Pastoral Letters

June 2021

My dear friends,

As we continue to live with a degree of restriction in our lives, I pray that you are in good health and heart, and that if times have been particularly hard for you, that you have known God’s peace in your midst.

On Sundays, we have just begun a series of sermons using the Book of Acts as a basis. That book, as many of you will know, is the story of the early Church, when the Christian faith began to spread throughout the world. The ‘Acts Church’ was not a perfect church, for it was comprised of human beings, just like the Church of today. But there are things that we can learn from the first Christians (Acts is the first place the word ‘Christian’ is used.).
We can learn something about priorities. Acts 2: 43-47 says this:

 “Awe came upon everyone, because many wonders and signs were being done by the apostles.  All who believed were together and had all things in common; they would sell their possessions and goods and distribute the proceeds to all, as any had need. Day by day, as they spent much time together in the temple, they broke bread at home and ate their food with glad and generous hearts, praising God and having the goodwill of all the people. And day by day the Lord added to their number those who were being saved.”

“All who believed were together…”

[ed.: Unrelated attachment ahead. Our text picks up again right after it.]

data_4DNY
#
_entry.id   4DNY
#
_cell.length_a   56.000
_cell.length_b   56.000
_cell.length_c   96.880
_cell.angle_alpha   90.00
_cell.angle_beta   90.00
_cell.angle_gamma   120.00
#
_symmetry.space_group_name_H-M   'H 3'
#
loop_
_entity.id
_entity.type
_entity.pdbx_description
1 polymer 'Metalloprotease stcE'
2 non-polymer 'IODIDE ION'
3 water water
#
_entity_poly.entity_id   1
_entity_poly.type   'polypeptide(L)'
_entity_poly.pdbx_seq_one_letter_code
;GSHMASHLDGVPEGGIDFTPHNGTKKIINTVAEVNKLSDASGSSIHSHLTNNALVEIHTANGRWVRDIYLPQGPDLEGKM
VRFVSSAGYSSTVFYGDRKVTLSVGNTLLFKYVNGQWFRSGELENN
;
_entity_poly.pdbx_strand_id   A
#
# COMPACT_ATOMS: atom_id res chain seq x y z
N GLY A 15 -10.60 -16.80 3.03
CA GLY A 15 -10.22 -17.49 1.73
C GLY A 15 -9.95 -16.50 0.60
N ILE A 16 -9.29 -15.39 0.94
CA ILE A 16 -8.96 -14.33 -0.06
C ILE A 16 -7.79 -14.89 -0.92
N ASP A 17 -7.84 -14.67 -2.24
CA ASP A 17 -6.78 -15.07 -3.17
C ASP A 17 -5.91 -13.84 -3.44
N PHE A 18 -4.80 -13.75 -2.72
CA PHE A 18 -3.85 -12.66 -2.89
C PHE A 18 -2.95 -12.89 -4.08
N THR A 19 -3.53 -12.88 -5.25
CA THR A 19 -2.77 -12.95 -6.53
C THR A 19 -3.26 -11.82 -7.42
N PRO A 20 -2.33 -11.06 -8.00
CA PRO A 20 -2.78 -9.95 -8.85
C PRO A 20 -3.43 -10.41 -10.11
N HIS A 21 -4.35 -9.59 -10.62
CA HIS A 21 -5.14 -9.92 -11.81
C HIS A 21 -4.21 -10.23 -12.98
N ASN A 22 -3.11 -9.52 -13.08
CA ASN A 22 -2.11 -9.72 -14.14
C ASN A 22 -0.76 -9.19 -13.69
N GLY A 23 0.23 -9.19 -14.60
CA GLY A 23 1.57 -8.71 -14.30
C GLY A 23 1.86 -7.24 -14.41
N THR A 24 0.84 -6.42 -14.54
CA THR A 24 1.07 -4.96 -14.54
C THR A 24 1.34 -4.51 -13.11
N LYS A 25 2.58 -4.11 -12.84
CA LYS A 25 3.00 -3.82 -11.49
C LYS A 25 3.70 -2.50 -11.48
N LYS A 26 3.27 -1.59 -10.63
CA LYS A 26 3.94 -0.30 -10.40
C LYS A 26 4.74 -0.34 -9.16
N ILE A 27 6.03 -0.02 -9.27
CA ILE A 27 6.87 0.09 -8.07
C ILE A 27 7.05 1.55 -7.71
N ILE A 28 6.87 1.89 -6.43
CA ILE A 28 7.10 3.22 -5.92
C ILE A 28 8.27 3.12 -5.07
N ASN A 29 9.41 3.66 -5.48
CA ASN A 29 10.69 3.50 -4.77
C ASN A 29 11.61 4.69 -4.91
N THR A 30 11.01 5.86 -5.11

Friends, if we can start with that hope – that we would be together in our desire to see those in need really cared for, and together in our desire that those who have not begun a living, genuine relationship with the Lord would seek Him and find Him, then I believe we would see growth. Perhaps that growth would not always be numerical, in terms of the numbers of those attending our established services and activities, but ‘heart’ growth where individuals were seeing their lives changed by God’s love and power.

We learn also that the early believers responded to the needs they found. Sometimes, I fear, we in the Church are so focussed upon having our needs met (‘what will I get out of this service?’ we ask) that we forget that we exist as church primarily to meet the needs of others. The wonderful thing is that as we seek to meet those needs, we will find ourselves blessed.

As we move forward as a congregation, I pray that this would be our experience as we grasp the urgency of moving with God into a new, yet exciting future. And remember, whatever the challenges ahead, the Lord has promised: “I am with you always, even to the end of the age” (Matthew 28.20).

Your Minister and Fellow-Traveller,
Allan.